By James Pearson and Jack Kim SEOUL (Reuters) - South Korea demanded the immediate release on Friday of two of its citizens being held in North Korea on accusations spying. Late on Thursday, the North's official KCNA news agency showed images of two middle-aged men it identified as Kim Kuk Gi and Choe Chun Gil speaking at a news conference in the North Korean capital, Pyongyang. It said the two men were South Korean nationals working as spies for Seoul's National Intelligence Service from the Chinese border city of Dandong. "They zealously took part in the anti-DPRK smear campaign of the U.S. imperialists and the puppet group of traitors to isolate and blockade the DPRK in (the) international arena," the agency said, using North Korea's official DPRK acronym for Democratic People's Republic of Korea.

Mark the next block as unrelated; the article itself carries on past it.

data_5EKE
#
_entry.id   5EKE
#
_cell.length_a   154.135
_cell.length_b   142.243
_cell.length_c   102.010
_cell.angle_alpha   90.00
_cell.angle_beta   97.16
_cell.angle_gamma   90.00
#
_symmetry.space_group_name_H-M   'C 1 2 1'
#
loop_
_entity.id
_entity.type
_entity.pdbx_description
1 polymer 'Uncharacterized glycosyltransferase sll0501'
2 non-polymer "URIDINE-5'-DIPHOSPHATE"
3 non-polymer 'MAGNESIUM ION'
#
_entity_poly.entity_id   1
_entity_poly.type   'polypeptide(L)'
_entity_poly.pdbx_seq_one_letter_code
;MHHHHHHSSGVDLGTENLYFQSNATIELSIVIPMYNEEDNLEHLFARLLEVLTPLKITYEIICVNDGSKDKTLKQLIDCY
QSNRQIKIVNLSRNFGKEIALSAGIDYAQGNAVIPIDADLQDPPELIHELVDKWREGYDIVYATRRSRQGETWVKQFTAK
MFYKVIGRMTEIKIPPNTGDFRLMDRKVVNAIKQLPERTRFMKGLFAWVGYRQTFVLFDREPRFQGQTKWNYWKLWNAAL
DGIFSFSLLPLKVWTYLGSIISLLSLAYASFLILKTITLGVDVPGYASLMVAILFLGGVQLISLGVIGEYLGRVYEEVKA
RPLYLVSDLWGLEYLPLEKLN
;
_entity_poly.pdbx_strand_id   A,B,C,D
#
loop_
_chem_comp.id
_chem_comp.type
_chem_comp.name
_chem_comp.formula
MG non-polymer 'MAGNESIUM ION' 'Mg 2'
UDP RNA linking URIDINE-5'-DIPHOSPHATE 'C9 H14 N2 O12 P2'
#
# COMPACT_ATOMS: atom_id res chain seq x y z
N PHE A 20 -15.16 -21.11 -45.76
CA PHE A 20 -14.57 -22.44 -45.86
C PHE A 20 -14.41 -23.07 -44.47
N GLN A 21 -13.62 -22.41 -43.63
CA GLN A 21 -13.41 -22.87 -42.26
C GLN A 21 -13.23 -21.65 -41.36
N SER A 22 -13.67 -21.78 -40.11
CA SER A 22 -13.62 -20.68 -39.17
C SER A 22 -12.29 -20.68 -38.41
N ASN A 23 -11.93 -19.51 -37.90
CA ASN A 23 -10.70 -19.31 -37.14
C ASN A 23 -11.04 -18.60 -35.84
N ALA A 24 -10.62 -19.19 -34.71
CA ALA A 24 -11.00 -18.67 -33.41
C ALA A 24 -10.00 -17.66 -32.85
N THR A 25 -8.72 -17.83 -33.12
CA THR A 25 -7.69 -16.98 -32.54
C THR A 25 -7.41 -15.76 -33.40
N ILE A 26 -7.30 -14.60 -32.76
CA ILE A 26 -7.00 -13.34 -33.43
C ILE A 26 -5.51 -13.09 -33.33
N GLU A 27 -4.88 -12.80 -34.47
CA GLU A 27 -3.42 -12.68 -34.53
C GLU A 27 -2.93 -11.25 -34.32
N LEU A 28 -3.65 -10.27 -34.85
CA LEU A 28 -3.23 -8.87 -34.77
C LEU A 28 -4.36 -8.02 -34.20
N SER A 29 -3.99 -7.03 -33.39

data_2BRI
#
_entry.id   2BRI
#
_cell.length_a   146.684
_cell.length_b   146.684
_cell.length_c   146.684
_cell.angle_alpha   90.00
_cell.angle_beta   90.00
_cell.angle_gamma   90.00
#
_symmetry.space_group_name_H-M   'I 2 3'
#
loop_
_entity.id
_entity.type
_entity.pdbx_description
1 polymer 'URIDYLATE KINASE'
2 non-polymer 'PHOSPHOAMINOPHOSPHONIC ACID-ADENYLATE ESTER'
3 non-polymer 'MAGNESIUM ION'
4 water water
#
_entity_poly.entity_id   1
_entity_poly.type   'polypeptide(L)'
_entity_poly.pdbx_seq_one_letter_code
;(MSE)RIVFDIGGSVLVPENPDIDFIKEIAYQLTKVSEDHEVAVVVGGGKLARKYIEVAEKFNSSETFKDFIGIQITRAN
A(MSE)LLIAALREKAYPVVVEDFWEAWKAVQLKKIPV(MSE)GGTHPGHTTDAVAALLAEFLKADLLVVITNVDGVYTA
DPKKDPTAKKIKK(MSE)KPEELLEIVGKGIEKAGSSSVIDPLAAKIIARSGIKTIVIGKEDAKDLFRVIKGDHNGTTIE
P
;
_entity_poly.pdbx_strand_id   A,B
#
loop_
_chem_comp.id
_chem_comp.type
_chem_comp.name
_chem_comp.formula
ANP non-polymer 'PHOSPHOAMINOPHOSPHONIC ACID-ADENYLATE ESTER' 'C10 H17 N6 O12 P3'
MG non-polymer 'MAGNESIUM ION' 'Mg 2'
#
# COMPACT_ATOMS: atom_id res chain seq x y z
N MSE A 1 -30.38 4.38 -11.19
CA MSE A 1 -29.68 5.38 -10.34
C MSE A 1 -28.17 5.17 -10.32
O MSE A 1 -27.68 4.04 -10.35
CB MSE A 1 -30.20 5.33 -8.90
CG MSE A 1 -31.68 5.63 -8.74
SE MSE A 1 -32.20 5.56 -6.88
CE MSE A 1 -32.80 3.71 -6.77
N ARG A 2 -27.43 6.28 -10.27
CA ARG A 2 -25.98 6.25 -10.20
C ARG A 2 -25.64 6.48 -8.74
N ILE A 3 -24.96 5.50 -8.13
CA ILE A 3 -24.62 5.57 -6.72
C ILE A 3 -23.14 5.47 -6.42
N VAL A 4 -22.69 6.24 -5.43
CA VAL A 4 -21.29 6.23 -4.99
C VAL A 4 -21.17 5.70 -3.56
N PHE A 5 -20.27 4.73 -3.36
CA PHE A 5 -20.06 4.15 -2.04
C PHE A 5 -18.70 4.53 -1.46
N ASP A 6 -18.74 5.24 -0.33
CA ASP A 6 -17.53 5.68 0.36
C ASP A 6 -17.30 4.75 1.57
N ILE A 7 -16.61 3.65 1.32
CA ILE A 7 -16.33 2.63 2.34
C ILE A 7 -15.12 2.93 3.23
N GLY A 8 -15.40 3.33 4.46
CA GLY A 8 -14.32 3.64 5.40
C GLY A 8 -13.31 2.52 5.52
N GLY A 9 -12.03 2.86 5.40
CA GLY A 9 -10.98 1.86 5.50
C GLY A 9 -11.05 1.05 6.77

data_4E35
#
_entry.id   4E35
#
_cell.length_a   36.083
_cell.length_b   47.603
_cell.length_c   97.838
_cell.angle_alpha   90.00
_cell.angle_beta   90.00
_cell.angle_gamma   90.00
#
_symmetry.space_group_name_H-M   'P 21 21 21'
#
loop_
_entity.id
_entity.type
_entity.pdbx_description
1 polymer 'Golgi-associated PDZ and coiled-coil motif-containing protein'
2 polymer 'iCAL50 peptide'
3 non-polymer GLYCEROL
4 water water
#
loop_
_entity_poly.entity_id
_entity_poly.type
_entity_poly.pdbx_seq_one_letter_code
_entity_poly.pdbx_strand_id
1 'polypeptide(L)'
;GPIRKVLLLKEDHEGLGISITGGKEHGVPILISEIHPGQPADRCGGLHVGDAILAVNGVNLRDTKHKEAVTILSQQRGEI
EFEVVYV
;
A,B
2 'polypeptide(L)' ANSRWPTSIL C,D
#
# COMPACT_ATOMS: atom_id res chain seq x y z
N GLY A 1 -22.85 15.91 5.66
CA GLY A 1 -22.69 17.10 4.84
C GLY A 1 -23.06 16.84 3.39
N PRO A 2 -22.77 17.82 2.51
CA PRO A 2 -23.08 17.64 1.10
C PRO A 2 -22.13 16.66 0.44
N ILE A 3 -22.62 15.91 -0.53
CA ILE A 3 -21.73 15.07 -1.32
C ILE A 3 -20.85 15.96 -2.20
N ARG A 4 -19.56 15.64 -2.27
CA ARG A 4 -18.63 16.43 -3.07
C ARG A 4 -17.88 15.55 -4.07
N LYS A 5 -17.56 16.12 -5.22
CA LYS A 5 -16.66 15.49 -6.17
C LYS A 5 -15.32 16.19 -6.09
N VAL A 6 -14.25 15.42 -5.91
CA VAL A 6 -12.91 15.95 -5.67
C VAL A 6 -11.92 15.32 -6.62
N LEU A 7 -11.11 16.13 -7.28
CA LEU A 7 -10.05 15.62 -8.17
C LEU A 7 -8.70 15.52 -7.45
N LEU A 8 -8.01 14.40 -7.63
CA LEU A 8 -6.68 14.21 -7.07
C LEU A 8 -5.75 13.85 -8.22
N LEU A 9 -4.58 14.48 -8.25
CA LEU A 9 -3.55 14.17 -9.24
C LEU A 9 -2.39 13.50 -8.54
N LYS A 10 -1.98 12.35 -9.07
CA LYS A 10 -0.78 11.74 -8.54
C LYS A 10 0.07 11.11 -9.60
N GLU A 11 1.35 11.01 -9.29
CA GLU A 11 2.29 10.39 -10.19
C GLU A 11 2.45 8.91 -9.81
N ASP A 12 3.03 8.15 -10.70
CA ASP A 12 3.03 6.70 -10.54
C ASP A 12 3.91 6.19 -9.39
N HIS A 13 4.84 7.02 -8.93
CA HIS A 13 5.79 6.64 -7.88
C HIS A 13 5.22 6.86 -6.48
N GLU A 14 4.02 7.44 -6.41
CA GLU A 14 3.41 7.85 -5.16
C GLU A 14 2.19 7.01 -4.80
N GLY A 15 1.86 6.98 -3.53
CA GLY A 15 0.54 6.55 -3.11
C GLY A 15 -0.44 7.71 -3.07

By Henning Gloystein SINGAPORE (Reuters) - Oil prices fell more than $1 on Friday, after sharp gains in the prior session, as worries of a disruption to supplies due to Saudi Arabia-led air strikes in Yemen eased. Goldman Sachs said the strikes in Yemen would have little effect on oil supplies as the country was only a small crude exporter and tankers could avoid passing its waters to reach their ports of destination. Oil jumped around 5 percent on Thursday, the biggest daily gain in a month, as air strikes in Yemen by Saudi Arabia and its Gulf Arab allies sparked fears that escalation of the Middle East battle could disrupt world crude supplies. The Saudi-led coalition launched more air strikes on Friday against targets in the Houthi-controled Yemeni capital of Sanaa including close to the presidential compound.
ANCHORAGE, Alaska (AP) — A hundred wood bison that will be the foundation for the first wild herd on U.S. soil in more than a century have been safely delivered to a rural Alaska village, according to the Alaska Department of Fish and Game.